The trouble with Sea Kayaking

The trouble with sea kayaking is there’s an awful lot of faff involved.  It also involves large amounts of driving (even though I live 100m from the sea) and it can be quite hard work.  I hate faff, do a lot of driving already and usually try and find a way around hard work.  This might explain why I havent managed to do much sea kayaking this year despite a looming assessment.  At the start of the month Matt and Oliver agreed to join me for some faffing as I got myself ready for my “5 star leader assessment” (a grand and somewhat confusing title).  The final problem with sea kayaking is that it is pretty hard to get decent pictures of the actual sea kayaking.  I am therefore starting with the ubiquitous shot of the boat on a beautiful scottish beach.IMG_2199 The three of us headed out to Arisaig to prove how inept we were at rescuing each other and ourselves – it was however a great warm up for the next 8 days of paddling for Matt and I.IMG_2203 Matt paddling away from the Cuillin in the sound of Raasay.  Strong winds stopped us getting anywhere so we were forced into a couple of nights stay at Raasay House.IMG_2208Ferry coming in.  We headed out into some fairly big swell (again no photos as I was trying to stay upright) on a particularly wild day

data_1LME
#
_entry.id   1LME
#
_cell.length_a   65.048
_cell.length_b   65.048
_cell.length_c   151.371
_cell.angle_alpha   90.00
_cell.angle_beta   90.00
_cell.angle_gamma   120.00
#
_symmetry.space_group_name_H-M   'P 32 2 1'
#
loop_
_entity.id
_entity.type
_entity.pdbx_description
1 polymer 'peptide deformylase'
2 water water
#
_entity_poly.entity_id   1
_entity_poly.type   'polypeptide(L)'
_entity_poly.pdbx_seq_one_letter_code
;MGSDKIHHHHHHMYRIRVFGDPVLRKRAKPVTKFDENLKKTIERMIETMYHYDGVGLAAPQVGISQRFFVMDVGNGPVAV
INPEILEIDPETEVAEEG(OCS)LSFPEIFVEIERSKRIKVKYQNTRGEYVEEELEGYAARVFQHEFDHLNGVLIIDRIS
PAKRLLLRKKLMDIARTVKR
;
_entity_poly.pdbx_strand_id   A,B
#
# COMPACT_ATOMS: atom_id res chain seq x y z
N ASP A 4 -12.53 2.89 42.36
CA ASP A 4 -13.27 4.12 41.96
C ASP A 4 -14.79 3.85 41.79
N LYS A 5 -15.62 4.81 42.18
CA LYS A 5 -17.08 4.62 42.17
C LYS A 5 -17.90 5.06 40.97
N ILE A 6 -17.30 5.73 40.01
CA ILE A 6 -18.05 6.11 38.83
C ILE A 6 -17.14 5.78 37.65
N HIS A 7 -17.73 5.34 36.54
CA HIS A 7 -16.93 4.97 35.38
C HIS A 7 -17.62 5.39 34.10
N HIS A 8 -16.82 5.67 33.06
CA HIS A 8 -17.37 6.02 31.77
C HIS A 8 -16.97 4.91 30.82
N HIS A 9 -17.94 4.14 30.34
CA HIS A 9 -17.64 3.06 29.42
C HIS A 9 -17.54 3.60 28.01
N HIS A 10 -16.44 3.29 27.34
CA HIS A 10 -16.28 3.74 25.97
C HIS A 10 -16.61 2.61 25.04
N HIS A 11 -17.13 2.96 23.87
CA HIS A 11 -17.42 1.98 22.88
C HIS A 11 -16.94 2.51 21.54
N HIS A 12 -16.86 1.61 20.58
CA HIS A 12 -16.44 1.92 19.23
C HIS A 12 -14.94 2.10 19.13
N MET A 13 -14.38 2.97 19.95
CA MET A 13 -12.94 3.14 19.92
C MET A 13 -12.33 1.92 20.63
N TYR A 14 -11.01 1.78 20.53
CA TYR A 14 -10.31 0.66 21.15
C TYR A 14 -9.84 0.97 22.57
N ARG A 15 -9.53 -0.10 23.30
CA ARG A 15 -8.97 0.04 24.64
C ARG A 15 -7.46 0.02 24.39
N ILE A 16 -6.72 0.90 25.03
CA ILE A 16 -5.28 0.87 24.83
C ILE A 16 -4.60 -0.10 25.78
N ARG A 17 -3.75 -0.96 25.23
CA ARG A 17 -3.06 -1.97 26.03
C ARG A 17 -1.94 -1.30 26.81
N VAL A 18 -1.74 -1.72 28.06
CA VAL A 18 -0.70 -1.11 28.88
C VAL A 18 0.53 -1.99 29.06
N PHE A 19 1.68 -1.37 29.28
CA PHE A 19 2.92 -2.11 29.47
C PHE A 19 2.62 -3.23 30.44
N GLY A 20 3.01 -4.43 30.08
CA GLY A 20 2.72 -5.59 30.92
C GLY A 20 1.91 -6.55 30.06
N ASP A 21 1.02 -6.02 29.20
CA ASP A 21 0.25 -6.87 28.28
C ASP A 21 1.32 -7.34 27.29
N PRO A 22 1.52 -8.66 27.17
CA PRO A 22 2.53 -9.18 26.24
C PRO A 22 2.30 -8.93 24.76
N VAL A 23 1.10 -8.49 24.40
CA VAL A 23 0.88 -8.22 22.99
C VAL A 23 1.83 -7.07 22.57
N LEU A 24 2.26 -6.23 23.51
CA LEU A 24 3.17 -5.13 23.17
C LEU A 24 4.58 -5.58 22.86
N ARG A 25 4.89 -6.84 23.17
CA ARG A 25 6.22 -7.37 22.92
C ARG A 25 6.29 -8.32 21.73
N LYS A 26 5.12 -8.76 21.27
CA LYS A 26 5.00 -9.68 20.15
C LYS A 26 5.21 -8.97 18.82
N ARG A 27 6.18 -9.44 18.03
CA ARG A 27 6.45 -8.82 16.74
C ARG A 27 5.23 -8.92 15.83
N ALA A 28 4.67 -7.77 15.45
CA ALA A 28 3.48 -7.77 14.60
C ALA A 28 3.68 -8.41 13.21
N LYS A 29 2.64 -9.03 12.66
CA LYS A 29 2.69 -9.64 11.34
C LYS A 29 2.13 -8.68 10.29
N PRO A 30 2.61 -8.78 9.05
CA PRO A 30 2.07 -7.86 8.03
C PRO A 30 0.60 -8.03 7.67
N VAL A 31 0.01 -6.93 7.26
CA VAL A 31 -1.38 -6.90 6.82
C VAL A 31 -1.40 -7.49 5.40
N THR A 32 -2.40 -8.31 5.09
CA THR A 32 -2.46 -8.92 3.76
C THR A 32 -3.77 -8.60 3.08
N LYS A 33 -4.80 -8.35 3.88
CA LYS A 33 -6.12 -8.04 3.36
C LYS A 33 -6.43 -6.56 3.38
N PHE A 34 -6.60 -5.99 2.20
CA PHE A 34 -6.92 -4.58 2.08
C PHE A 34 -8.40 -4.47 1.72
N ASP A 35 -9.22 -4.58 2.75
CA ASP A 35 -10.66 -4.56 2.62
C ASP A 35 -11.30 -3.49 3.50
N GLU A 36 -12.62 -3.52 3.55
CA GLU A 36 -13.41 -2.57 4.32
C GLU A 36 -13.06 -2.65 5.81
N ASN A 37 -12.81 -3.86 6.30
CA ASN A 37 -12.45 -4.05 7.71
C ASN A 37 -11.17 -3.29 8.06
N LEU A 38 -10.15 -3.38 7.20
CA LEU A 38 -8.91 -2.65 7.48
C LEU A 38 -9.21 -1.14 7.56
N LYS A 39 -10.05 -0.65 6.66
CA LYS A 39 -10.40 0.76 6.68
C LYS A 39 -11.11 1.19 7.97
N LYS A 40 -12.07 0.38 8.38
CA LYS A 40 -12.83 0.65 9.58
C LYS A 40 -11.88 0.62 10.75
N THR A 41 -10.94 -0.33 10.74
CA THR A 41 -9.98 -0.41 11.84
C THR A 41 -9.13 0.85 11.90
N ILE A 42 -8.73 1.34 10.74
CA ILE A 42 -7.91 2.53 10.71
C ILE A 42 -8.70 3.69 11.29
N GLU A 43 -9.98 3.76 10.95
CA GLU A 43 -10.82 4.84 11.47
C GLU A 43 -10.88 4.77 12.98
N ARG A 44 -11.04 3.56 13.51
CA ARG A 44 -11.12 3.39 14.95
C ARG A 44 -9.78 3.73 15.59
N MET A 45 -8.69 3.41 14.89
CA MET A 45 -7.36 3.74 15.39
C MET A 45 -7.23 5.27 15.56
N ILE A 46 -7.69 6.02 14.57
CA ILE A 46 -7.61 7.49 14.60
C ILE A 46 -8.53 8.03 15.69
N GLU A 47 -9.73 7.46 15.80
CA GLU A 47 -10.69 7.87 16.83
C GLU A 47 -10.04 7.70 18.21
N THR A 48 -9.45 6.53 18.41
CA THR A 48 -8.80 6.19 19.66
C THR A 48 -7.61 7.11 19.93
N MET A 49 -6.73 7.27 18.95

IMG_2214 IMG_2226 After some kit sorting and drying we headed down the sound of Luing, through the corryvrechan whirlpool to the west coast of Jura.  The bothy finally in sight after a great days paddlingIMG_5417Jellyfish on the beachIMG_5426A couple of shots of Glen Garrisdale bothy.  I’ve wanted to go here for years and it absolutely lived up to my expectations.  IMG_5434Glen Garrisdale

The next day we headed back across the whirlpool to Scarba and across to the Garbhellachs.  IMG_2228 Coffee and and super noodles on Eileach a NaoimhIMG_5448 Looking south over our campsite on the southern end of GarvellachIMG_5454 Sunset looking south.IMG_5481The next morning we had planned to leave early to catch the flooding tide.  We were met at 630 by clouds of midgies forcing us to procrastinate in the tent for 45mins.  Above – Matt contemplating getting out, you can see the smear of midgies on the mesh panel on the right.

Despite all the faff, driving and hard working I love the places you can get to by sea kayak and how simple it can be to pack up a boat and head off for a few days.  Oh and I passed the assessment.

Also posted in ali rose, Arisaig, bothy, midgies, mountains to the sea, mountainstothesea, scotland, Scottish Kayaking, Skye Tagged , |

Winter Wonderland